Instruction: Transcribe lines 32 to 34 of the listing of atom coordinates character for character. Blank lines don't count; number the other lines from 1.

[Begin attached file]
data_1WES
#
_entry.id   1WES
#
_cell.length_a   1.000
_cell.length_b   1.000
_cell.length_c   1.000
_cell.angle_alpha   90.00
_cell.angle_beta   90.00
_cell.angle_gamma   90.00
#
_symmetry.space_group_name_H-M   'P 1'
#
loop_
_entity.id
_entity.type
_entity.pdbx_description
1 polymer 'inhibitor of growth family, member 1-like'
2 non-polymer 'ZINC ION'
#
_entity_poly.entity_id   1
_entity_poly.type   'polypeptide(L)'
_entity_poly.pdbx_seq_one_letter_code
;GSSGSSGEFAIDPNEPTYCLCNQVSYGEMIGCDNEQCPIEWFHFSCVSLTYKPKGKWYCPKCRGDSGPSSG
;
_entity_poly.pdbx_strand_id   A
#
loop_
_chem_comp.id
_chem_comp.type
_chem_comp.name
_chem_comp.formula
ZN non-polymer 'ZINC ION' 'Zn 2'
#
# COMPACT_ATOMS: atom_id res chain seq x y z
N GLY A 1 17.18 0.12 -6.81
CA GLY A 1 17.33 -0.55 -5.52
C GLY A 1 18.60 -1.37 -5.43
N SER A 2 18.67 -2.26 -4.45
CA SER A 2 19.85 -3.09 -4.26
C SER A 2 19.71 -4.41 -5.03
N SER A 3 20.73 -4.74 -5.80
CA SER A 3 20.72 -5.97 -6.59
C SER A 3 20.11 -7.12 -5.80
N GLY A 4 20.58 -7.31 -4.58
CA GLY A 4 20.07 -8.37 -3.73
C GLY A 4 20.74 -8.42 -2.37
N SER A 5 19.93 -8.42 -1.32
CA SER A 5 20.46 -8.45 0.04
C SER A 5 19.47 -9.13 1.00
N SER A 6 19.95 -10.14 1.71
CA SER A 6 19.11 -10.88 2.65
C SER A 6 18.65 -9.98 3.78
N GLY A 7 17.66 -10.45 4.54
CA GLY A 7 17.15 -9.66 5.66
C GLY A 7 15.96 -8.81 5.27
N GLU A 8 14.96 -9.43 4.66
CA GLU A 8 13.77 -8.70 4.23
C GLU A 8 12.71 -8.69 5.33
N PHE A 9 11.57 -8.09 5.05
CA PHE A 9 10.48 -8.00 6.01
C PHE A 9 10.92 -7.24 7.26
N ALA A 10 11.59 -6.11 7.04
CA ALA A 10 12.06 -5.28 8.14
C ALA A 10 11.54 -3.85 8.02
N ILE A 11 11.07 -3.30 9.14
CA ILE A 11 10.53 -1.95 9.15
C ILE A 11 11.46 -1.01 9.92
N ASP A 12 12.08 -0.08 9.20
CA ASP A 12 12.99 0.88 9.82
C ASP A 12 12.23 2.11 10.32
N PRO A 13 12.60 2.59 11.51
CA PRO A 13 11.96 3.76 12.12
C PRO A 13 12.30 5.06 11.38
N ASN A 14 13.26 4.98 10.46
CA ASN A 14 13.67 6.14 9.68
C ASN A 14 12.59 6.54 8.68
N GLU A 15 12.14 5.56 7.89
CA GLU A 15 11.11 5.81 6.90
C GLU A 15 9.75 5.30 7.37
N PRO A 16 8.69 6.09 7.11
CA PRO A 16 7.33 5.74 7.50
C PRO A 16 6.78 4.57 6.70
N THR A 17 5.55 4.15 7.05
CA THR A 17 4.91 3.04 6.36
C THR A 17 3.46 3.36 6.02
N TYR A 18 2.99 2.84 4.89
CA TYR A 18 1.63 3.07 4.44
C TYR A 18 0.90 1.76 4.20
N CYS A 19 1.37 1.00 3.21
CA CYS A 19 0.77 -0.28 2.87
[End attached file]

_chem_comp.formula
ZN non-polymer 'ZINC ION' 'Zn 2'
#